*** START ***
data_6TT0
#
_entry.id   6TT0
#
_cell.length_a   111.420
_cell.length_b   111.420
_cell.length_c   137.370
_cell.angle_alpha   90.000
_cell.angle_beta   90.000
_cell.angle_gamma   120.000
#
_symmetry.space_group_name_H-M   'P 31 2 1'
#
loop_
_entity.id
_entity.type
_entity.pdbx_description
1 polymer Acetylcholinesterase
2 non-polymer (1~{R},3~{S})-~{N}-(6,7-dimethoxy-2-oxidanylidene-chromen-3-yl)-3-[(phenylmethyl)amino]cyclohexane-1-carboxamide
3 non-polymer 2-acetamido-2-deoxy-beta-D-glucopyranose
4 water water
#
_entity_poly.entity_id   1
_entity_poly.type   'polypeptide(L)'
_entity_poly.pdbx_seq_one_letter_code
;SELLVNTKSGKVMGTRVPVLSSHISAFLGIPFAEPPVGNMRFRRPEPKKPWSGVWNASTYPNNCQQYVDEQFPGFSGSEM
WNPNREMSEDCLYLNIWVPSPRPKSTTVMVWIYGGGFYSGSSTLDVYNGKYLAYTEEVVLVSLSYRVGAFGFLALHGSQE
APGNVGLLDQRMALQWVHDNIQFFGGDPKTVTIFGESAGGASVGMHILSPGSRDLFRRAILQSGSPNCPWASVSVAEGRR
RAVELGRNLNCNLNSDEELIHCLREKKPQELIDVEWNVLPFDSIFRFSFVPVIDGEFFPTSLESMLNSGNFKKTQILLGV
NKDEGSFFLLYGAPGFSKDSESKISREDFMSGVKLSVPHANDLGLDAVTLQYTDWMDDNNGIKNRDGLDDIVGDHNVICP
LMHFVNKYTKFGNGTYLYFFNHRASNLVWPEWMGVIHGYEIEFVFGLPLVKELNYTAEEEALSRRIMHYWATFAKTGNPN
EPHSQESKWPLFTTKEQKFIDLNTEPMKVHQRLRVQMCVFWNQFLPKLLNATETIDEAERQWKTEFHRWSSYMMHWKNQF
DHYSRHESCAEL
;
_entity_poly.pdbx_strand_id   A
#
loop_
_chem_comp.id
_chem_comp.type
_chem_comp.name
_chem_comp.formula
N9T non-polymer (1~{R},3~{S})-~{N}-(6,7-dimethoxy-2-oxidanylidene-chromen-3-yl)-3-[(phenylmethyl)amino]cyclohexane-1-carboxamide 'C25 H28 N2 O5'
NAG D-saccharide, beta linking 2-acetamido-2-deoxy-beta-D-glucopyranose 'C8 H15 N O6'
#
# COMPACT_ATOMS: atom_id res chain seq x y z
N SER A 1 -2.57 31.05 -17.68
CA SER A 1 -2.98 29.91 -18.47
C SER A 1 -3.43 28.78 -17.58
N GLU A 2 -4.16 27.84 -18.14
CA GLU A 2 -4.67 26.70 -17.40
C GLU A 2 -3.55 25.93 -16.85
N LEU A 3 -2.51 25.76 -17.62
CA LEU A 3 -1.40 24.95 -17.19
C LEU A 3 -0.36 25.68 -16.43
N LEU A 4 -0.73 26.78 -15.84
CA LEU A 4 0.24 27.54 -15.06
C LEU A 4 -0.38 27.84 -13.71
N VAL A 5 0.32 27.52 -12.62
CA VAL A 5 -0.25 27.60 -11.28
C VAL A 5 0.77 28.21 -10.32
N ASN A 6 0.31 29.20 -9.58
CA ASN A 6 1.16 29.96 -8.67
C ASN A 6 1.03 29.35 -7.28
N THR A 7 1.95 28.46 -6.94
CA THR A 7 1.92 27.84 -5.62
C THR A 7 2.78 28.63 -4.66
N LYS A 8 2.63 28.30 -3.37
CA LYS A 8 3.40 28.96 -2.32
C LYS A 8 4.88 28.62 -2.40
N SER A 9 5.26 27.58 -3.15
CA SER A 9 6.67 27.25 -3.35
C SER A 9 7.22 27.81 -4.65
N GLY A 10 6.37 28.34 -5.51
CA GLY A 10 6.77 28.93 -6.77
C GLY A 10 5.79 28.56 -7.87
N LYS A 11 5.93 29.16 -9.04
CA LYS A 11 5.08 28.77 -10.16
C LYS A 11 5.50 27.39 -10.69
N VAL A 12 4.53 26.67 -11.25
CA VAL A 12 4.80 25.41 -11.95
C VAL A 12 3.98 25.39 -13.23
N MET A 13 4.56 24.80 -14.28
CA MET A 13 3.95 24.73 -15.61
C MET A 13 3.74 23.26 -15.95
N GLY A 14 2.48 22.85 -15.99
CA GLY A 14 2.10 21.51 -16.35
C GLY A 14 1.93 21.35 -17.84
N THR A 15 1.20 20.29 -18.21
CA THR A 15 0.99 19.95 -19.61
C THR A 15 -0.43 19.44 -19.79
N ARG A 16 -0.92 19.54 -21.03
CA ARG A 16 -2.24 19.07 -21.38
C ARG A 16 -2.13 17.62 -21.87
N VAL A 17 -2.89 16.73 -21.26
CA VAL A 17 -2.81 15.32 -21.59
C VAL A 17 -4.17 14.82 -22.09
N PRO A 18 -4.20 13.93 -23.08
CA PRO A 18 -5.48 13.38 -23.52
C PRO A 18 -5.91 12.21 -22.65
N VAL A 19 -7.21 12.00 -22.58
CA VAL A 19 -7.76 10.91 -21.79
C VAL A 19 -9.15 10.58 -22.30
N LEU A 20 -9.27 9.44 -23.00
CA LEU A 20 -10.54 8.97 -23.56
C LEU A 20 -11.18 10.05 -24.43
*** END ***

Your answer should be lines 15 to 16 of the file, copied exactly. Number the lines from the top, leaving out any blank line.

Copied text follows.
_entity.id
_entity.type